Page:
Organisation for Economic Co-operation and Development (OECD)

The OECD grew out of the Organisation for European Economic Cooperation (OEEC), which was established in 1948 to administer the reconstruction of war-torn Europe via the Marshall Plan. After the Plan was concluded, the United States and Canada joined these OEEC members in ratifying the OECD Convention in 1960.

Although the OECD was created to identify common problems amongst nations and promote policies to solve them, the organization has strayed from its original mission in recent years.

Particularly concerning has been its activities lobbying for tax increases around the world, promoting taxes specifically designed to damage American companies. Half of the targets of the digital services tax, for instance, are slated to be American companies accordingto the European Commission.

As Dan Mitchell from the Center for Freedom and Prosperity noted, the OECD “bureaucracy reflexively embraces just about every kind of tax hike, including class-warfare taxes on incomebig new energy taxesbusiness taxes, and money-vacuuming value-added taxesand advocates other big-government policies such as Keynesian spendinggreen energy, and government-run healthcare(while at the same time as calling for others to pay more tax, OECD Bureaucrats are exempt from paying any income tax)”

To add insult to injury, the OECD is attempting to impose a global taxation frameworkin which factors like sales and property holdings are weighted and taken into account. This formula, which would need to be agreed upon by all participating countries, would mean that simply holding property in a higher-tax jurisdiction would set a company up for higher taxes. Foreign investors with holdings in the US would likely scale back their holdings, lowering property and company values across America.

Officials insist that replacing the current, decentralized model of multination tax collection with a common international system of “formulaic apportionment” (for at least some profits) would lead to more fairness and simplicity. In reality however, this is simply a method of clamping down on international tax competition and forcing more competitive countries to increase their taxes.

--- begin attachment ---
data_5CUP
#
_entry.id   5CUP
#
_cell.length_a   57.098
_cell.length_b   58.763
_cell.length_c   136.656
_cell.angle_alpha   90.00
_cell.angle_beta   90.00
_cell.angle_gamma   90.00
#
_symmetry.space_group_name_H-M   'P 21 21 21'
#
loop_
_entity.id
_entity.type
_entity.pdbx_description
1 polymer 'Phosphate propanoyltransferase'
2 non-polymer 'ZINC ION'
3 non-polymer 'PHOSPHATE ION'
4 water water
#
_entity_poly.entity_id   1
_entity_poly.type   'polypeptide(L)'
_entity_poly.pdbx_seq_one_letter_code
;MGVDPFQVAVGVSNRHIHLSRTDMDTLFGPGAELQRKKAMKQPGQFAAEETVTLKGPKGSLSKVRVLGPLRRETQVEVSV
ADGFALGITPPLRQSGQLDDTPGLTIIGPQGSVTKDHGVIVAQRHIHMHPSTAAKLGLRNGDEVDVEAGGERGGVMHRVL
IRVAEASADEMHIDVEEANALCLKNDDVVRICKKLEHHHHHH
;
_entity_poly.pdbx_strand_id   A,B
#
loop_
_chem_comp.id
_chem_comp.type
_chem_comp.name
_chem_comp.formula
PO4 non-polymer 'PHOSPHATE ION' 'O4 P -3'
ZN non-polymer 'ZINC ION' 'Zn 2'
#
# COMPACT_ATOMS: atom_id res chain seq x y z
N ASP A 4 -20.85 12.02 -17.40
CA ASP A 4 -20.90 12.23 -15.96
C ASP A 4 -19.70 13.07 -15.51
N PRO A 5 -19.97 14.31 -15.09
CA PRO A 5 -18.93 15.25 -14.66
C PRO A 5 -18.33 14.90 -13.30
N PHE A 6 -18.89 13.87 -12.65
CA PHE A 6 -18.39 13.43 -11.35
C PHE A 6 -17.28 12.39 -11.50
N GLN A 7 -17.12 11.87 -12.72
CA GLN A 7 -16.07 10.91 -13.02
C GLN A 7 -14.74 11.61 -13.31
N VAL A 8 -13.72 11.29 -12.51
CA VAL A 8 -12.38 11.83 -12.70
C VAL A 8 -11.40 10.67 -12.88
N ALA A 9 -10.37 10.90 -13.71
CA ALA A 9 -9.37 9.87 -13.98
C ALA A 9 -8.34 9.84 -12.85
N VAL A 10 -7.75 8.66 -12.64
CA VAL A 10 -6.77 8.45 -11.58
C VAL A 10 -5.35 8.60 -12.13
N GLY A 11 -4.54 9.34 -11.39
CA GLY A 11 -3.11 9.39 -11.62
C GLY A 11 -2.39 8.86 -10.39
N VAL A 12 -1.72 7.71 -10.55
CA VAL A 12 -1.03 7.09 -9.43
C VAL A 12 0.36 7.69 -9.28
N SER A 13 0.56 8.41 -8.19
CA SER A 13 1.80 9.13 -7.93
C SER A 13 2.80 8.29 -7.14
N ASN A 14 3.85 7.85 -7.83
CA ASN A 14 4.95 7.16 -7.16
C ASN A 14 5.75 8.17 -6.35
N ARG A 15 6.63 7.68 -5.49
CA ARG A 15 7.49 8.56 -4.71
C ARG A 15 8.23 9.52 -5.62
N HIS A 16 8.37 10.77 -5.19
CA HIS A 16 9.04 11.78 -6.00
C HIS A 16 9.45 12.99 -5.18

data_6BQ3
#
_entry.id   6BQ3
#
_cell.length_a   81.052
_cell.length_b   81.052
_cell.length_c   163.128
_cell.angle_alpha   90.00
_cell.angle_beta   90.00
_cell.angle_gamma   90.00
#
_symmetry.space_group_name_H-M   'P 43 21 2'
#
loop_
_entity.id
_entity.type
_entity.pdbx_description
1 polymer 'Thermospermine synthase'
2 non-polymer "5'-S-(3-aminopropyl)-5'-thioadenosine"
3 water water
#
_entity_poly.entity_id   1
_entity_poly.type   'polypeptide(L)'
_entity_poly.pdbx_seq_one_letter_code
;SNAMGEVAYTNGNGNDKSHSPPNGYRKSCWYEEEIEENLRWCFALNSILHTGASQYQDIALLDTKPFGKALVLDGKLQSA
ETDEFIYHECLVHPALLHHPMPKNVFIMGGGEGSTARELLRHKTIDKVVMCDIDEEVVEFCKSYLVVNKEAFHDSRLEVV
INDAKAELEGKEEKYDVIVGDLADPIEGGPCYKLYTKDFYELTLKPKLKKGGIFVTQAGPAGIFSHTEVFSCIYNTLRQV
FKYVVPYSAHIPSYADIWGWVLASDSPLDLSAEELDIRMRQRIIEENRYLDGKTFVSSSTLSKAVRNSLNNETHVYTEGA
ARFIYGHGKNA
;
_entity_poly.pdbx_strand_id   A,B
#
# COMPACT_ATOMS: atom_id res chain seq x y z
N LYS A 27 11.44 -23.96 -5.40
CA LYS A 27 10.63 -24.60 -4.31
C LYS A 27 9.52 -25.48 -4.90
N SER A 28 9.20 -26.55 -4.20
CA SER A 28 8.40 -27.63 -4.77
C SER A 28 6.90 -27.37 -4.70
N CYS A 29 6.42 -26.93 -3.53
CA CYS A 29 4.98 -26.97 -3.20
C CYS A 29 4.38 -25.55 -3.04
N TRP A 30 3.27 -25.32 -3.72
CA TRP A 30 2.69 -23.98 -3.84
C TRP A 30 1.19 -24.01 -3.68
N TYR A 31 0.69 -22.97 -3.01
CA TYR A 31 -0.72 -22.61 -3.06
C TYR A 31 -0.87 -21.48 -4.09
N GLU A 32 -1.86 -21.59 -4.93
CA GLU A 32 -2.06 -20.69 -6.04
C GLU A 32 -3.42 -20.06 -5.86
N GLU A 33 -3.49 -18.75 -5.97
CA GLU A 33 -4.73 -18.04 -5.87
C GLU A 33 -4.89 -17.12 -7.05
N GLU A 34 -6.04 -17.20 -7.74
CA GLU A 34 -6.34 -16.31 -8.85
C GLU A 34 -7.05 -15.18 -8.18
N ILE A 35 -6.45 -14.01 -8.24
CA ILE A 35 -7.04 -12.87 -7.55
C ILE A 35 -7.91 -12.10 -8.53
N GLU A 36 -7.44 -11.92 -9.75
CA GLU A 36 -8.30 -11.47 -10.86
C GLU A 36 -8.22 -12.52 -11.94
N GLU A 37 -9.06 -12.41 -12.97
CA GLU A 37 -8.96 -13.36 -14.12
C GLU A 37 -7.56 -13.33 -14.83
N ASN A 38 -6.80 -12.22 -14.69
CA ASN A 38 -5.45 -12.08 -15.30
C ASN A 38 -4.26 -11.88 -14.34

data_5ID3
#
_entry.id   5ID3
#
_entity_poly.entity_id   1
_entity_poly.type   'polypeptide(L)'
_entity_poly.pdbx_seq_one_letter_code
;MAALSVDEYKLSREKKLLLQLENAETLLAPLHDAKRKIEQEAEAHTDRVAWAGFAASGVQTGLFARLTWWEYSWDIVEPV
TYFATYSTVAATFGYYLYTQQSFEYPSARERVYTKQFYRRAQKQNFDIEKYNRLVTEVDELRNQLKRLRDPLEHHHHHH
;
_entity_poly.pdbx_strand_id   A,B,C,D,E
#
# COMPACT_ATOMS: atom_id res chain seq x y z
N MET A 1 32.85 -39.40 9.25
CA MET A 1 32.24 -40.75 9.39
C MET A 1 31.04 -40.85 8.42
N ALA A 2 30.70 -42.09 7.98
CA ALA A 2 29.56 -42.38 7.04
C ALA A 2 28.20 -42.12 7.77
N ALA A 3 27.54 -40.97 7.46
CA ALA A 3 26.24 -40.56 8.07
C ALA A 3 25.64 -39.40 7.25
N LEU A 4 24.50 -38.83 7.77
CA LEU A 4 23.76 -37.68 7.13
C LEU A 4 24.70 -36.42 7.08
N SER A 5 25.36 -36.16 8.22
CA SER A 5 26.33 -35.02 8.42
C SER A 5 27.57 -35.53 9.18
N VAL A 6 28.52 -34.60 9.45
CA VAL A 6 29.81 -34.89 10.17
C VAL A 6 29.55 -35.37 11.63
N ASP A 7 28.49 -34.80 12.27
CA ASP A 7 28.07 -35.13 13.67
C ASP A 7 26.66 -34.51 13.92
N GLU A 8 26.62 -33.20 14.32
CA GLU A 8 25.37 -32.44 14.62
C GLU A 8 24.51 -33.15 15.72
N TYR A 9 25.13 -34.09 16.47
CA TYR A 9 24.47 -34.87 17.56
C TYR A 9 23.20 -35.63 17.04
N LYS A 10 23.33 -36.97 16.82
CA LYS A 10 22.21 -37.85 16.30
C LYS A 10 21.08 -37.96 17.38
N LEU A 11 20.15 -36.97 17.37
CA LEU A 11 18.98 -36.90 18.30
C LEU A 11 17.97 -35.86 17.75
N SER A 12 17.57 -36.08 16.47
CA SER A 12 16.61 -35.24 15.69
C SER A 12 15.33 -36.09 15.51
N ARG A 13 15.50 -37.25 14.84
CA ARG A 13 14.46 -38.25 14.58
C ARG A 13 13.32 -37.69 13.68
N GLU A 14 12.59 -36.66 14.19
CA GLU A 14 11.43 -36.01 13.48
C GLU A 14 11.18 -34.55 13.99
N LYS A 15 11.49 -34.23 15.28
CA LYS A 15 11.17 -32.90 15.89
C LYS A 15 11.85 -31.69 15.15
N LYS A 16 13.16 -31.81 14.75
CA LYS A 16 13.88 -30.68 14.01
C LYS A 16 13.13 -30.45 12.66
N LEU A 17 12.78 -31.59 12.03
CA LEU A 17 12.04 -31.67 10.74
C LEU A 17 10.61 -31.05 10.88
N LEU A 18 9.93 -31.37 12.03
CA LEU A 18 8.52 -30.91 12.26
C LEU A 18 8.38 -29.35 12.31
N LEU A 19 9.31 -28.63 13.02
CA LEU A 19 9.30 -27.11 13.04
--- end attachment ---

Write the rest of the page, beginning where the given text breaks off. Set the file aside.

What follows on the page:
This pro-tax, anti-business agenda should be deeply disturbing for all taxpayers no matter which  country they are from. But the OECD’s misguided mission extends far beyond a pro-tax, anti-business framework. The organization regularly inserts itself into domestic politics, abandoning any appearance of impartiality.

Not only has the OECD Secretary General called President Trump a racist, their Deputy Secretary General described President Trump as  a “lunatic” and compared him to the NAZI Party.Irrespective of one’s views on the US Head of State, such behaviour is inappropriate for a supposedly neutral taxpayer funded organisation.

More disturbingly, the OECD has recommended specific policies to harm the United States. The United States is not a signatory to the OECD’s Common Reporting Standards directive, as it violates fundamental principles of privacy (this highly problematic directive has even further negative consequences in the developing world where violating privacy in terms of property rights can lead to death by criminal gangs in developing countries). As a result of this the OECD is proposing that it be a criminal offence where advice is given for persons to invest in the United States if any consideration is given to this.

Rather than promote misguided schemes to increase taxes and interfere in nations’ domestic politics, the OECD should get back to its original mission of being a forum rather than a prime advocate of centralization.